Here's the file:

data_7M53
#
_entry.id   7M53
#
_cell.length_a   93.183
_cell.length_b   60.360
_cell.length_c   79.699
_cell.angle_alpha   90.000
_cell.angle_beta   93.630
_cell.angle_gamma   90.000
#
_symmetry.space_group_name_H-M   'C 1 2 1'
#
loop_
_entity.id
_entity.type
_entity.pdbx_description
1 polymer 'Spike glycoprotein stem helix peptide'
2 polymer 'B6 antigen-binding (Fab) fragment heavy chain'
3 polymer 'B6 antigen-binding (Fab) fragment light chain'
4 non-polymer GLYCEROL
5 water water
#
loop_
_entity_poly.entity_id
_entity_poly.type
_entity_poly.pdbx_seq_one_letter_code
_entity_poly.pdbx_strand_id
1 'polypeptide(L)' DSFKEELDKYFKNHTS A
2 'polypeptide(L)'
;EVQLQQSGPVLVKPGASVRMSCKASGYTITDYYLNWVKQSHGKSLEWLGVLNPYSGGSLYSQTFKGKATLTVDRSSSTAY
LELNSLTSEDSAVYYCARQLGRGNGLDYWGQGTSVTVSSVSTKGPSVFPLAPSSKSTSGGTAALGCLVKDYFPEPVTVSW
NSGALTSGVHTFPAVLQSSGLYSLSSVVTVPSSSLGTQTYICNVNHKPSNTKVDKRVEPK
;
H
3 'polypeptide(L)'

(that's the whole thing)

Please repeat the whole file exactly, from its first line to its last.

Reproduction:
data_7M53
#
_entry.id   7M53
#
_cell.length_a   93.183
_cell.length_b   60.360
_cell.length_c   79.699
_cell.angle_alpha   90.000
_cell.angle_beta   93.630
_cell.angle_gamma   90.000
#
_symmetry.space_group_name_H-M   'C 1 2 1'
#
loop_
_entity.id
_entity.type
_entity.pdbx_description
1 polymer 'Spike glycoprotein stem helix peptide'
2 polymer 'B6 antigen-binding (Fab) fragment heavy chain'
3 polymer 'B6 antigen-binding (Fab) fragment light chain'
4 non-polymer GLYCEROL
5 water water
#
loop_
_entity_poly.entity_id
_entity_poly.type
_entity_poly.pdbx_seq_one_letter_code
_entity_poly.pdbx_strand_id
1 'polypeptide(L)' DSFKEELDKYFKNHTS A
2 'polypeptide(L)'
;EVQLQQSGPVLVKPGASVRMSCKASGYTITDYYLNWVKQSHGKSLEWLGVLNPYSGGSLYSQTFKGKATLTVDRSSSTAY
LELNSLTSEDSAVYYCARQLGRGNGLDYWGQGTSVTVSSVSTKGPSVFPLAPSSKSTSGGTAALGCLVKDYFPEPVTVSW
NSGALTSGVHTFPAVLQSSGLYSLSSVVTVPSSSLGTQTYICNVNHKPSNTKVDKRVEPK
;
H
3 'polypeptide(L)'